Natural gas-fired power generation is down 14 percent during the first seven months of 2013 compared to the same period in 2012, according to a report released today by the U.S. Energy Information Administration. Natural gas-fired generation remains consistently higher than pre-2012 levels, however.
According to the report, the main cause of the drop in natural gas-fired generation is a higher natural gas prices relative to coal prices. High natural gas-fired generation in 2012 resulted from the lowest spot natural gas prices in a decade, causing coal and natural gas to share equal shares of total generation in April of 2012.
The Southeast and Mid-Atlantic region have used significantly lower amounts of natural gas for power so far in 2013 because more natural gas was used in those regions compared to regions such as Texas where natural gas did not displace as much coal-fired generation.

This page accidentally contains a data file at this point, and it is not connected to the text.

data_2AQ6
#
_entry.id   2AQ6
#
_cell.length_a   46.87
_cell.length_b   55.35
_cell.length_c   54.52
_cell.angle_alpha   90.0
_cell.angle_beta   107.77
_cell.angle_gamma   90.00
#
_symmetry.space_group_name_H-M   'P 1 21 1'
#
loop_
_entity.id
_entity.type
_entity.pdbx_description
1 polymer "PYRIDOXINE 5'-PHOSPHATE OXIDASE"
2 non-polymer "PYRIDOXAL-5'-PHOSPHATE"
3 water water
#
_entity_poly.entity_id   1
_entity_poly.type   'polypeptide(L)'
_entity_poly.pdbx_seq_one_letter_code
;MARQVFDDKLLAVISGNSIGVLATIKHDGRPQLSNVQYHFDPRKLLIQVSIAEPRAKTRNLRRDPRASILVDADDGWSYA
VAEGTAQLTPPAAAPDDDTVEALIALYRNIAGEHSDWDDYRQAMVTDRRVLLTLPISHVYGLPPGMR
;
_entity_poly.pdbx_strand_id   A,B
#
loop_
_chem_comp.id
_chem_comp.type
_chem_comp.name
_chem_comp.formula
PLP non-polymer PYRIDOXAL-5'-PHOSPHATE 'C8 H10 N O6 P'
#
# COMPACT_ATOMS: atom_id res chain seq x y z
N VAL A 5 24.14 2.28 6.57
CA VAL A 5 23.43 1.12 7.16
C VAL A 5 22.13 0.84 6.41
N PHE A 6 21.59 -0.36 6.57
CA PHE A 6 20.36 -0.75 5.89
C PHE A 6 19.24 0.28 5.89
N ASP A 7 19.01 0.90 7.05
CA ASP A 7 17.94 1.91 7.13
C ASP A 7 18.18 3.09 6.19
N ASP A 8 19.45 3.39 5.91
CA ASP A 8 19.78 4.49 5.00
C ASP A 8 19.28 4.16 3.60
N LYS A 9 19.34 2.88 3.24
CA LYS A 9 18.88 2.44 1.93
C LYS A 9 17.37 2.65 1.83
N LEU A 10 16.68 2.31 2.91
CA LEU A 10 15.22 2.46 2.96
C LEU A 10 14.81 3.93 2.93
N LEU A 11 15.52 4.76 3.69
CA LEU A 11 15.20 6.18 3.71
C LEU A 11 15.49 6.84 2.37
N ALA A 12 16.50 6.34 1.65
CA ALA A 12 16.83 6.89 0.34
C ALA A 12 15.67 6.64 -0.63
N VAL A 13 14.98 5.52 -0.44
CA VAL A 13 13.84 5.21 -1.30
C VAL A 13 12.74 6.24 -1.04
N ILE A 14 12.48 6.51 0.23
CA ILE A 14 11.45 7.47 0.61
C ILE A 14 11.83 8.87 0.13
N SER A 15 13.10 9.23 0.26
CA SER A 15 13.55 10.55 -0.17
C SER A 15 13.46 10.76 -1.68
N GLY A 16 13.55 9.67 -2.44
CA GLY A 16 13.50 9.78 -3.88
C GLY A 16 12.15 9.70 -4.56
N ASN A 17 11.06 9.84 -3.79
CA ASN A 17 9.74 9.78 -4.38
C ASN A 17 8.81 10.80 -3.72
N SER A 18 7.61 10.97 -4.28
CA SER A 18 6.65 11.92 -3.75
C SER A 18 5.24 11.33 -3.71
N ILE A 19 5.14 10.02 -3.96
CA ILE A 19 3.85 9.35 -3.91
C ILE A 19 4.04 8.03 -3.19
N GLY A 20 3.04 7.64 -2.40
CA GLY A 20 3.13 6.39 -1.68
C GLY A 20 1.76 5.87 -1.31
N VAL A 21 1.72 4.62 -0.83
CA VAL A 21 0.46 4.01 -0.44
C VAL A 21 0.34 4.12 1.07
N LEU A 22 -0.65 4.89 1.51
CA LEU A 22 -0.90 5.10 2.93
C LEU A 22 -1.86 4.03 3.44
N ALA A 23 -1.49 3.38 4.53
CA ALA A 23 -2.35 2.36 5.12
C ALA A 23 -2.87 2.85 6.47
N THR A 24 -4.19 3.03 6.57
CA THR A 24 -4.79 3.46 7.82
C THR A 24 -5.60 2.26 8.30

“Fuel competition is less intense in parts of the country where coal fuels a very small portion of the generation or where the delivered coal price is extremely low, resulting in relatively greater coal consumption,” according to the EIA.
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